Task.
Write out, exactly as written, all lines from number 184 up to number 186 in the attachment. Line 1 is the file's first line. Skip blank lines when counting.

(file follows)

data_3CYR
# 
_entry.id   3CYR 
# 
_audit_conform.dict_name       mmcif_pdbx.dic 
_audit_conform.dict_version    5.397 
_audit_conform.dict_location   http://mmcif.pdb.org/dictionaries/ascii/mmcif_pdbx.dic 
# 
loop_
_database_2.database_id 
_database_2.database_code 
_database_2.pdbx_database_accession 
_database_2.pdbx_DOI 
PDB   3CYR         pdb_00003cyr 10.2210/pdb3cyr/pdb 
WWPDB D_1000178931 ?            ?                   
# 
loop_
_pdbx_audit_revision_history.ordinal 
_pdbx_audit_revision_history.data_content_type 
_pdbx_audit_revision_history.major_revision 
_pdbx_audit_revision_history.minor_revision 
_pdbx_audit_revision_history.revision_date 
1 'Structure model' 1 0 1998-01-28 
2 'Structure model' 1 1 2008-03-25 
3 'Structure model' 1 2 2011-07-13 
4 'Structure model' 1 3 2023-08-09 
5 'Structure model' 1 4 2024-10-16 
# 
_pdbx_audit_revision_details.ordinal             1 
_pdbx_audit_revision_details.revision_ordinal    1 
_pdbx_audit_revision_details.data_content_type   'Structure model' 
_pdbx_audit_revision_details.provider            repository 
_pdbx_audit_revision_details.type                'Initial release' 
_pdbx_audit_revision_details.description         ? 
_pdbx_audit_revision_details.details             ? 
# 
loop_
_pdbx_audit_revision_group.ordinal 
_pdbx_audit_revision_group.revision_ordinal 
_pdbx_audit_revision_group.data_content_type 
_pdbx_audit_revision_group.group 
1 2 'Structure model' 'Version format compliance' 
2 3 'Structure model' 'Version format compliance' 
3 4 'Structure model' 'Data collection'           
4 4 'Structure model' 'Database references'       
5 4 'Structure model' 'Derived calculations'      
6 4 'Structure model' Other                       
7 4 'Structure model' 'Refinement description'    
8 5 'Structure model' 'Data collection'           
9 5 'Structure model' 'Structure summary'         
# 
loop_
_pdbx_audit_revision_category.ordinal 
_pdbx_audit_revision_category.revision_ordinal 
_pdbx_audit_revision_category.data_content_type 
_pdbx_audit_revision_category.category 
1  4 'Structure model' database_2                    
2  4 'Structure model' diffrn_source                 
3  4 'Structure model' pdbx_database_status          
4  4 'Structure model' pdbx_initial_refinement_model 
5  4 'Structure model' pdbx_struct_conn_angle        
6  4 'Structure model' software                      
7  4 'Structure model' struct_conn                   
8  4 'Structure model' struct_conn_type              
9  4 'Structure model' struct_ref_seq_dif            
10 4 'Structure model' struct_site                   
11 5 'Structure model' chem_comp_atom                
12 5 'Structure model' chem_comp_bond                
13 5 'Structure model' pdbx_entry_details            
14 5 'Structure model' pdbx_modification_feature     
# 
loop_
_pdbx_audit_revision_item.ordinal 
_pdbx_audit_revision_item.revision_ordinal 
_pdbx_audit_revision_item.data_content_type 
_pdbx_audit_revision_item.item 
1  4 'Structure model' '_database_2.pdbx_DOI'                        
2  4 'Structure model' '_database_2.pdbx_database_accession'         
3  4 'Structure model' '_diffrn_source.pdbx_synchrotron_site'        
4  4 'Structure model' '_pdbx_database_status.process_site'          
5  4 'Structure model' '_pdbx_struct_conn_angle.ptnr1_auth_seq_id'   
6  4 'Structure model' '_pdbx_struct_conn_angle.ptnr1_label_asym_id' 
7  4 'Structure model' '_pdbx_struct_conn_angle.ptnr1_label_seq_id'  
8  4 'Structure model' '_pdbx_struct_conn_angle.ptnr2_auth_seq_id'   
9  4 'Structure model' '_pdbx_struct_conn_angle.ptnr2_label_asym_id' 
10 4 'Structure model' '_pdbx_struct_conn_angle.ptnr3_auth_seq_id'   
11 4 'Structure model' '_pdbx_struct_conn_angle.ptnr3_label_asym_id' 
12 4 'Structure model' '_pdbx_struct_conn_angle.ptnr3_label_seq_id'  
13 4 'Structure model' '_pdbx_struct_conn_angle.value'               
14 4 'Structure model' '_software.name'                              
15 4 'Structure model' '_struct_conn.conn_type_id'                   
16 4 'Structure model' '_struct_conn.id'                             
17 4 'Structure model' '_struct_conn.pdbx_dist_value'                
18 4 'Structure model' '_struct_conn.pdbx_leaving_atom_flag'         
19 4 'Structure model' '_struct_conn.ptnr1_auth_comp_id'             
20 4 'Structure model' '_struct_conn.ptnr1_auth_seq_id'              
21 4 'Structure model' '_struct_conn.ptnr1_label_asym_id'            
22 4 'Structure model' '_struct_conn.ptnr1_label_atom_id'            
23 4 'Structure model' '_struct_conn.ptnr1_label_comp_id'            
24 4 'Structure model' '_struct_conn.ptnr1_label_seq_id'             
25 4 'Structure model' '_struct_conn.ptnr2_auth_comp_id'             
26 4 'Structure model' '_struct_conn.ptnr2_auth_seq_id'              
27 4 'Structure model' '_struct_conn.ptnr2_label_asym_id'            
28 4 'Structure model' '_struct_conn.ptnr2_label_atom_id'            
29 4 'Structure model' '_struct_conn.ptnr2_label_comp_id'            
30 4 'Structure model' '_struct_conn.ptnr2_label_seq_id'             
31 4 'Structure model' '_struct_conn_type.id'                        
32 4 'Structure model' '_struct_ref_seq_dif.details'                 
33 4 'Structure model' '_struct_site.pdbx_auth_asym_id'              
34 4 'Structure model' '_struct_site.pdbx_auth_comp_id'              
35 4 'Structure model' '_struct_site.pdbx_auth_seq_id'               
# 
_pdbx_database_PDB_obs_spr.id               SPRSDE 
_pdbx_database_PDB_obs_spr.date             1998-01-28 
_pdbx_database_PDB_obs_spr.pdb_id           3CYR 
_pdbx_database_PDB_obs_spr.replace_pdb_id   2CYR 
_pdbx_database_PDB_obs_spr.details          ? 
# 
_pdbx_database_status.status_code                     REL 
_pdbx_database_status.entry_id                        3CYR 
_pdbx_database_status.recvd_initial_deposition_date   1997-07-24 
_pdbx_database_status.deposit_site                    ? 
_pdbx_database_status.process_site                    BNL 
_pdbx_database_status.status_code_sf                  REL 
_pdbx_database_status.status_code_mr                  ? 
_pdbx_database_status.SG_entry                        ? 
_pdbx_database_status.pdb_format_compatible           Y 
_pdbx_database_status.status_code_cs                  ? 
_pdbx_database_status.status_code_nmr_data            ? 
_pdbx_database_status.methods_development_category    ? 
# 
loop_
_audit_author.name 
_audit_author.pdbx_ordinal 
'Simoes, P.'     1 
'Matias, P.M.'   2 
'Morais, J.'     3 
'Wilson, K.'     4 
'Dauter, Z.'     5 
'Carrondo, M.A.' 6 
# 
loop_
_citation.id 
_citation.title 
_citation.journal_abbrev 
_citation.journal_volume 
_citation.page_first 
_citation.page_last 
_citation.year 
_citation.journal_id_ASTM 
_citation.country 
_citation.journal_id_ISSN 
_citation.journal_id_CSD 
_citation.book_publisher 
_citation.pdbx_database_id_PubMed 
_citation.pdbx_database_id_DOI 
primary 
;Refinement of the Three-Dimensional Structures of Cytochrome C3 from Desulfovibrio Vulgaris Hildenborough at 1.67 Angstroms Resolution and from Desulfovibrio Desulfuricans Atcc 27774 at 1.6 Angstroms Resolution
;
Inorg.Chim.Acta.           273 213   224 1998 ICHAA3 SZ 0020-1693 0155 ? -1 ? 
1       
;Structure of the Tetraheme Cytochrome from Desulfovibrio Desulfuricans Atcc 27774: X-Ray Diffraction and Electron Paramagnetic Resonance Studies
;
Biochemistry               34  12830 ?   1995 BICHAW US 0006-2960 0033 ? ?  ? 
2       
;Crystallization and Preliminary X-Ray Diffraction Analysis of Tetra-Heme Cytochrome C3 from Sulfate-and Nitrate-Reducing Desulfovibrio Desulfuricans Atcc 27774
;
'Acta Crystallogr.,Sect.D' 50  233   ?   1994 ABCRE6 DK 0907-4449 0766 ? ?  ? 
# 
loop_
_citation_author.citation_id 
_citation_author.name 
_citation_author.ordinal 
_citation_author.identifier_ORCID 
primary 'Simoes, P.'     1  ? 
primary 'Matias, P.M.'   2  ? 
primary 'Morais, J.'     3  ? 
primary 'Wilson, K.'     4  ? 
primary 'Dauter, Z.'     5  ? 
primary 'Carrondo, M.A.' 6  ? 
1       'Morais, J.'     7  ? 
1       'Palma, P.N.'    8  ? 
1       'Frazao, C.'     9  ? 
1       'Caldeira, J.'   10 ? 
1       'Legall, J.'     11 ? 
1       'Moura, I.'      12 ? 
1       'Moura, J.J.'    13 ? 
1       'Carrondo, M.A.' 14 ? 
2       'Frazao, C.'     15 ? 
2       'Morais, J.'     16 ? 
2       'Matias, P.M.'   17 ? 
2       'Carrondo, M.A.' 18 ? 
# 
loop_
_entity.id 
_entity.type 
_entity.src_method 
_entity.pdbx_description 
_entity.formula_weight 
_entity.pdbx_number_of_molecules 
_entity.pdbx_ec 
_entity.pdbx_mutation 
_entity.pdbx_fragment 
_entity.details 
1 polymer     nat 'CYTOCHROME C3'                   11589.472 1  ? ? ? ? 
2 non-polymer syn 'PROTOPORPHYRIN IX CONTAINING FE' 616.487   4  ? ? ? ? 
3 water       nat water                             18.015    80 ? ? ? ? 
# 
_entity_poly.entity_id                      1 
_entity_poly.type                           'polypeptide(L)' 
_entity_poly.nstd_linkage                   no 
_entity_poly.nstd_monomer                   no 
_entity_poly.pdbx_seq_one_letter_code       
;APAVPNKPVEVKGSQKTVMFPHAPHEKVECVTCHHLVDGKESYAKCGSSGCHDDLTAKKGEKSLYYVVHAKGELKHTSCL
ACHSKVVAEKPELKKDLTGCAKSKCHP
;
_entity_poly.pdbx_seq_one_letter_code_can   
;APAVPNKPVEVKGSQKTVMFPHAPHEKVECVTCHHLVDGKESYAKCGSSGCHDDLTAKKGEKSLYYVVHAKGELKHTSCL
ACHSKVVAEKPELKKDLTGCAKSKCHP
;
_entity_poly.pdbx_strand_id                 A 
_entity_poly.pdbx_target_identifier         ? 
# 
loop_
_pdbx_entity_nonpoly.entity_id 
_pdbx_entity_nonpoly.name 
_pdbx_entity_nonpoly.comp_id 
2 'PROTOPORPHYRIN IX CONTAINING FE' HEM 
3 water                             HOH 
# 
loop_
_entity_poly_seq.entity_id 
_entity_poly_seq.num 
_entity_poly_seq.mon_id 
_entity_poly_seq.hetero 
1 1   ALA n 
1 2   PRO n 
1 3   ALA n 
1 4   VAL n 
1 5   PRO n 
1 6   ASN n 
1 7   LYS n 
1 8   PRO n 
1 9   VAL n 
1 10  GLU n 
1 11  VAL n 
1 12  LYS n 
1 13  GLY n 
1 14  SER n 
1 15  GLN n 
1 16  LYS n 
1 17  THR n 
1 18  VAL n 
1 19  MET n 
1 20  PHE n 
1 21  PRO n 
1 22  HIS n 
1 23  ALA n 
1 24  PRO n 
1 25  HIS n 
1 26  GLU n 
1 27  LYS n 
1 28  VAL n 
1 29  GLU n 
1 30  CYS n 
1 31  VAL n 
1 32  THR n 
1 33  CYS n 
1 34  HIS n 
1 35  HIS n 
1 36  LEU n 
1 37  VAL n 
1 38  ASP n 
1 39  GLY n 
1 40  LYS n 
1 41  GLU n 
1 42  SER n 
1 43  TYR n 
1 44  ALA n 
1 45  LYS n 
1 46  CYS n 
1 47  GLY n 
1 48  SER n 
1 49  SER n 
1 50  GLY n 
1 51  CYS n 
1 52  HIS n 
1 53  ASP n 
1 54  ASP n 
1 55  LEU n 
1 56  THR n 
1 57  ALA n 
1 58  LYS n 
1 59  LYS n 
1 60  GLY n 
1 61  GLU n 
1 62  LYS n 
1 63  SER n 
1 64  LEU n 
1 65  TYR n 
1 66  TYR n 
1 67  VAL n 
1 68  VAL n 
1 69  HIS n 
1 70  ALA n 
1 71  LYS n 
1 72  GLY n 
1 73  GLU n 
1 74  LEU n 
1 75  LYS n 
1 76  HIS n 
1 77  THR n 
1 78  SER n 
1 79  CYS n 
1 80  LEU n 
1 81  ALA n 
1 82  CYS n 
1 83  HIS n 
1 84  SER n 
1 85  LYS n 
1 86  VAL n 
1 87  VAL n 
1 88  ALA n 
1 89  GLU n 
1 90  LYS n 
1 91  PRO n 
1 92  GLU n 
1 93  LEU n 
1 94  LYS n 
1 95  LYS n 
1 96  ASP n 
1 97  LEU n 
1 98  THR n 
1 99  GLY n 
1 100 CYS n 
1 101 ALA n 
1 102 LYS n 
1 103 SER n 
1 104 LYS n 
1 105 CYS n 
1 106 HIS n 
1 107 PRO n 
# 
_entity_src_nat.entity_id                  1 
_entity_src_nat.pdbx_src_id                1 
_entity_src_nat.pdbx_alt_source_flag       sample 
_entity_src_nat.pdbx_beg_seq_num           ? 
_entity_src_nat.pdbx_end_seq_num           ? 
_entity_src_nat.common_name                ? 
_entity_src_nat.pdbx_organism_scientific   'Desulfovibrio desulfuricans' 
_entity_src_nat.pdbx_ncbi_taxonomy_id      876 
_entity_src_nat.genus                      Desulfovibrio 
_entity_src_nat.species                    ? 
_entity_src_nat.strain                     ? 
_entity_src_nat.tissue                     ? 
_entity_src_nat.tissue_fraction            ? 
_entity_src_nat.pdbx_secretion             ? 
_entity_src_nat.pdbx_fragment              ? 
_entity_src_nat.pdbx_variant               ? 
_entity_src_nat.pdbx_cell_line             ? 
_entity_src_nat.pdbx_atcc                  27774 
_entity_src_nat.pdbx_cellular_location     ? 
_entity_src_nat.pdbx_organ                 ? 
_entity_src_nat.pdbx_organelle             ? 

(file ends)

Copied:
1       'Caldeira, J.'   10 ? 
1       'Legall, J.'     11 ? 
1       'Moura, I.'      12 ? 